Elon Musk, a new Wall Street oracle?

Elon Musk, a new Wall Street oracle?
With his social media prognostications about Bitcoin or GameStop, Elon Musk has been venturing further away from his own businesses and becoming more like a Wall Street heavyweight who can move markets with just a few words. (AFP)
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Updated 02 February 2021

Elon Musk, a new Wall Street oracle?

Elon Musk, a new Wall Street oracle?
  • When he changed his Twitter profile to read simply “#bitcoin” on Friday, the cryptocurrency’s price temporarily skyrocketed by around 20 percent

NEW YORK: With social media prognostications about Bitcoin or GameStop, Elon Musk has ventured further away from his own businesses and become more like a Wall Street heavyweight who can move markets with just a few words.
In his latest foray, the Tesla and SpaceX founder appeared on Clubhouse — a social network accessible only by invitation — to interview the head of online broker Robinhood, in the hot seat for his management of the GameStop affair, a chain of video game stores whose share price recently rocketed and is shaking hedge funds.
After discussing his ambitions for the colonization of Mars, as well as cryptocurrencies and artificial intelligence, Musk spoke with Vlad Tenev for 14 minutes, offering him the opportunity to respond to his detractors.
Robinhood has been limiting transactions on GameStop shares for several days.
But the gaming company, in fragile financial health, is being propped up by an army of small traders in a crusade against giant Wall Street hedge funds betting on its demise.
“Spill the beans, man,” Musk said. “What happened last week? Why can’t people buy the GameStop shares? People demand an answer and want to know the details and the truth.”
Musk, who last month became the richest man in the world on paper thanks to a Tesla stock market boom, has nearly 45 million followers on Twitter.
Swept on by the success of his companies Tesla and SpaceX, as well as by interest in the electric cars and rockets they manufacture, he is considered by many fans to be a visionary, his slightest word enough to sway some investors.
When he changed his Twitter profile to read simply “#bitcoin” on Friday, the cryptocurrency’s price temporarily skyrocketed by around 20 percent.
And the mere mention of the Polish publisher of video game CD Projekt, or the e-commerce platform Shopify or the craft market Etsy — which apparently delighted Musk with a hand-knitted hat for his dog — caused their stocks to soar.
The business giant, who has expressed his contempt for investors betting on a decline in a company’s shares, waded in on the GameStop affair by tweeting a link to the Reddit group WallStreetBets, which helped stock of the video game specialist take off.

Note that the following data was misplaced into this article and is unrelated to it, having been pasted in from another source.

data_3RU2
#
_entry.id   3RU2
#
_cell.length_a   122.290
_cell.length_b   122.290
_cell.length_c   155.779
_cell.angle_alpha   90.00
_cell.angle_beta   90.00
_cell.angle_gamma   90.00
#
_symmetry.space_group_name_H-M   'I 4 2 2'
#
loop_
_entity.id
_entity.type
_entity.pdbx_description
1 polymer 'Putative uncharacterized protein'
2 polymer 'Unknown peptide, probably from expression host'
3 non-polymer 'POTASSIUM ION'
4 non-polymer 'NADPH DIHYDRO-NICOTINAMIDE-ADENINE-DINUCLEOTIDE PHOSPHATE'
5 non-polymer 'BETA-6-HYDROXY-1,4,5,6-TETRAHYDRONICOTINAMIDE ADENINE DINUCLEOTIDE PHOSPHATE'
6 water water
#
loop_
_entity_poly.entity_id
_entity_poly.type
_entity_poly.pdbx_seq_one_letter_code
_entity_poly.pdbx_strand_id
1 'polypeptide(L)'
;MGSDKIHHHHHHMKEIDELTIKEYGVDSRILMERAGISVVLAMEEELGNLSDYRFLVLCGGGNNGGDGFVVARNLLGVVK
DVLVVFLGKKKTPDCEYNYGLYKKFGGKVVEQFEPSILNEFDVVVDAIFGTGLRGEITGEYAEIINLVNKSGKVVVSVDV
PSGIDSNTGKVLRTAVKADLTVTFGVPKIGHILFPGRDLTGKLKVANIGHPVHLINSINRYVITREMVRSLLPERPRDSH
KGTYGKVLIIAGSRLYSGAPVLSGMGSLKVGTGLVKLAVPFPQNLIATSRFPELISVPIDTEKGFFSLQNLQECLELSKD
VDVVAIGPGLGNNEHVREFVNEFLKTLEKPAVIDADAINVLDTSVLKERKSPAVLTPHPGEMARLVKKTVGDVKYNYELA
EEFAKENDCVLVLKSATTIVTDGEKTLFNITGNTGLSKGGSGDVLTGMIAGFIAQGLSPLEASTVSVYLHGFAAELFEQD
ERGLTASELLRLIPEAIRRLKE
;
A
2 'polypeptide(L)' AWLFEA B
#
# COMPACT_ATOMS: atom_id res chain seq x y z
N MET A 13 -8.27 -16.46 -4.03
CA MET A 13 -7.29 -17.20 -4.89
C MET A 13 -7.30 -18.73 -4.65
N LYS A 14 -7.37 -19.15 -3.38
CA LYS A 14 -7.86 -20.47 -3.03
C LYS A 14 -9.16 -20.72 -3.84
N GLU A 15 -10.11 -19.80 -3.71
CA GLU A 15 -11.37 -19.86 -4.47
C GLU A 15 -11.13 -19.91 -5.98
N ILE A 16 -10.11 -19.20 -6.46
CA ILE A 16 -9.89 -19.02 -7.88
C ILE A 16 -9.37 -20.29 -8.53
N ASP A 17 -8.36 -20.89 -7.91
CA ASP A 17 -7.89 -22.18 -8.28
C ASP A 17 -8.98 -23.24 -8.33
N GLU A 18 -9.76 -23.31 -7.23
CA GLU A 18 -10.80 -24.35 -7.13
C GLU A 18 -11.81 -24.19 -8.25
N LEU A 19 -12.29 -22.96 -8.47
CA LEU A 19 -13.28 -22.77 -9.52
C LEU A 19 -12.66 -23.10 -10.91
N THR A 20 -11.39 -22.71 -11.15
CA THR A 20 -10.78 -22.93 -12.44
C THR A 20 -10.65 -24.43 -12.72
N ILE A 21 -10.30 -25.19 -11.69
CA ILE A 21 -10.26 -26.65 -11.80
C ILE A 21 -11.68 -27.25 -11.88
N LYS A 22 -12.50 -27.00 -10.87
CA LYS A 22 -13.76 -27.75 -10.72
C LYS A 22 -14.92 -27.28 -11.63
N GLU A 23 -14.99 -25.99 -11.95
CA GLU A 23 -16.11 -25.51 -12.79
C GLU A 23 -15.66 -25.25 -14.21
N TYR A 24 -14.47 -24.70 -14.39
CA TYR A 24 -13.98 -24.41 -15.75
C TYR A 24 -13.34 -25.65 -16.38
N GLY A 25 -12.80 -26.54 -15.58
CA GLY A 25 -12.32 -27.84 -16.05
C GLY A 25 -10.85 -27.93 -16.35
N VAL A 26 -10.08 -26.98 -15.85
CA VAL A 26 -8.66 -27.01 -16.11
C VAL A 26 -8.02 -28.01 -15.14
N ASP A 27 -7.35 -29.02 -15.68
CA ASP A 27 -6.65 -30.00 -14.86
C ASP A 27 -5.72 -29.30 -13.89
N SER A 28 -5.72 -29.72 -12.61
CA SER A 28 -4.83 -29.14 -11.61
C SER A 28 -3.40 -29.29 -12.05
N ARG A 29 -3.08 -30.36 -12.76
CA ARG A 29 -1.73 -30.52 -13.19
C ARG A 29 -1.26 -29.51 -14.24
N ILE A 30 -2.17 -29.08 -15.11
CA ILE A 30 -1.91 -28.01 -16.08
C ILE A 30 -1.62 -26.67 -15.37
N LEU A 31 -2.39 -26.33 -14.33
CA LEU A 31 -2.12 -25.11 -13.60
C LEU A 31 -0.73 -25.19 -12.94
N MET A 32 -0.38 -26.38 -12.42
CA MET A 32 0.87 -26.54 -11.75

Influential figures jostling the fate of companies is nothing new, said Aswath Damodaran, a professor of finance at New York University.
Comments by banker John Pierpont Morgan more than 100 years ago, or Chrysler boss Lee Iacocca in the 1980s, could move markets. And the pronouncements of investment guru Warren Buffett are still scrutinized by many traders, earning Buffett the nickname “the Oracle of Omaha,” the city where he lives.

“The fact that Twitter and Clubhouse have replaced traditional media is more a reflection of media than it is of markets,” said Damodaran.
But Musk has been “very intentional about creating kind of an outlaw, outsider persona,” said Christopher Smith, professor of communications at the University of Southern California.
“And that resonates with the tech bro culture,” he said.
In a highly fragmented media landscape, Musk has mastered the art of using new technologies “to really stoke excitement,” he said.
Other giants like Amazon founder Jeff Bezos rely on their business portfolio to do the talking, “but Elon Musk is probably more of an attention-seeking narcissist, he’s much more of a showman,” added Smith.
Musk often uses his personal Twitter account to impart news about his various companies.
But his presence on the website has caused him some headaches, too. Musk had a serious run-in with the US Securities and Exchange Commission, which accused him in 2018 of misleading investors by tweeting about a possible withdrawal of Tesla from the stock exchange.
The tweet forced him to step down as chairman of the automaker’s board.
Perhaps aware of his Twitter account’s continued power to move markets — and the legal issues that might follow — the billionaire on Tuesday announced he was taking a break from the platform.
“Off Twitter for a while,” Musk said — on Twitter, naturally.


Bitcoin slips from record high as ETF mania subsides

Bitcoin slips from record high as ETF mania subsides
Updated 22 October 2021

Bitcoin slips from record high as ETF mania subsides